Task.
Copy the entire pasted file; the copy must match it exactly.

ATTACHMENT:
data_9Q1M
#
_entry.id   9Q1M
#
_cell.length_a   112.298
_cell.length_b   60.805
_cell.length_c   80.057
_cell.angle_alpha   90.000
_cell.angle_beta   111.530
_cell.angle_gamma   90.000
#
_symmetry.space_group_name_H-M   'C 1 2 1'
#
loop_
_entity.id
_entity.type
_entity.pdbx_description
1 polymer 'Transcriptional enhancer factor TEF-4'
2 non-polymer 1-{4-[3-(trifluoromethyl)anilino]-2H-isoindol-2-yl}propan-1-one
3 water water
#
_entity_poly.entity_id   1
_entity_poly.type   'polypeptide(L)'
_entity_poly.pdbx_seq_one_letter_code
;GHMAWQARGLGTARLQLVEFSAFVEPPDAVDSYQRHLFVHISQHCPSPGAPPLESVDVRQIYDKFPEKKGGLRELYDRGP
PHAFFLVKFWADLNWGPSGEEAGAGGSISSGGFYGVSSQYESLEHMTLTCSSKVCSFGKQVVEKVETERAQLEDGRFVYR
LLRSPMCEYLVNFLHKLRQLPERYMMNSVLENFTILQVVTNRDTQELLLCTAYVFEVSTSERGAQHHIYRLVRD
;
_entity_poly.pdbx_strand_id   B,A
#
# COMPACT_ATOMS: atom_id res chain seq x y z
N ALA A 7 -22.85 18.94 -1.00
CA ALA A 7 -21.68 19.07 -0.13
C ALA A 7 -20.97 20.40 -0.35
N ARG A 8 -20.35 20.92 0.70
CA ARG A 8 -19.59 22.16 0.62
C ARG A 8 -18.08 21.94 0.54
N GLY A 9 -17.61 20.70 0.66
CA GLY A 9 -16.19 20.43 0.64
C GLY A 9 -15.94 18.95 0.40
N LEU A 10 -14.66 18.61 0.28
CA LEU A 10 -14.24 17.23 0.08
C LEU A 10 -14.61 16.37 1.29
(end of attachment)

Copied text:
data_9Q1M
#
_entry.id   9Q1M
#
_cell.length_a   112.298
_cell.length_b   60.805
_cell.length_c   80.057
_cell.angle_alpha   90.000
_cell.angle_beta   111.530
_cell.angle_gamma   90.000
#
_symmetry.space_group_name_H-M   'C 1 2 1'
#
loop_
_entity.id
_entity.type
_entity.pdbx_description
1 polymer 'Transcriptional enhancer factor TEF-4'
2 non-polymer 1-{4-[3-(trifluoromethyl)anilino]-2H-isoindol-2-yl}propan-1-one
3 water water
#
_entity_poly.entity_id   1
_entity_poly.type   'polypeptide(L)'
_entity_poly.pdbx_seq_one_letter_code
;GHMAWQARGLGTARLQLVEFSAFVEPPDAVDSYQRHLFVHISQHCPSPGAPPLESVDVRQIYDKFPEKKGGLRELYDRGP
PHAFFLVKFWADLNWGPSGEEAGAGGSISSGGFYGVSSQYESLEHMTLTCSSKVCSFGKQVVEKVETERAQLEDGRFVYR
LLRSPMCEYLVNFLHKLRQLPERYMMNSVLENFTILQVVTNRDTQELLLCTAYVFEVSTSERGAQHHIYRLVRD
;
_entity_poly.pdbx_strand_id   B,A
#
# COMPACT_ATOMS: atom_id res chain seq x y z
N ALA A 7 -22.85 18.94 -1.00
CA ALA A 7 -21.68 19.07 -0.13
C ALA A 7 -20.97 20.40 -0.35
N ARG A 8 -20.35 20.92 0.70
CA ARG A 8 -19.59 22.16 0.62
C ARG A 8 -18.08 21.94 0.54
N GLY A 9 -17.61 20.70 0.66
CA GLY A 9 -16.19 20.43 0.64
C GLY A 9 -15.94 18.95 0.40
N LEU A 10 -14.66 18.61 0.28
CA LEU A 10 -14.24 17.23 0.08
C LEU A 10 -14.61 16.37 1.29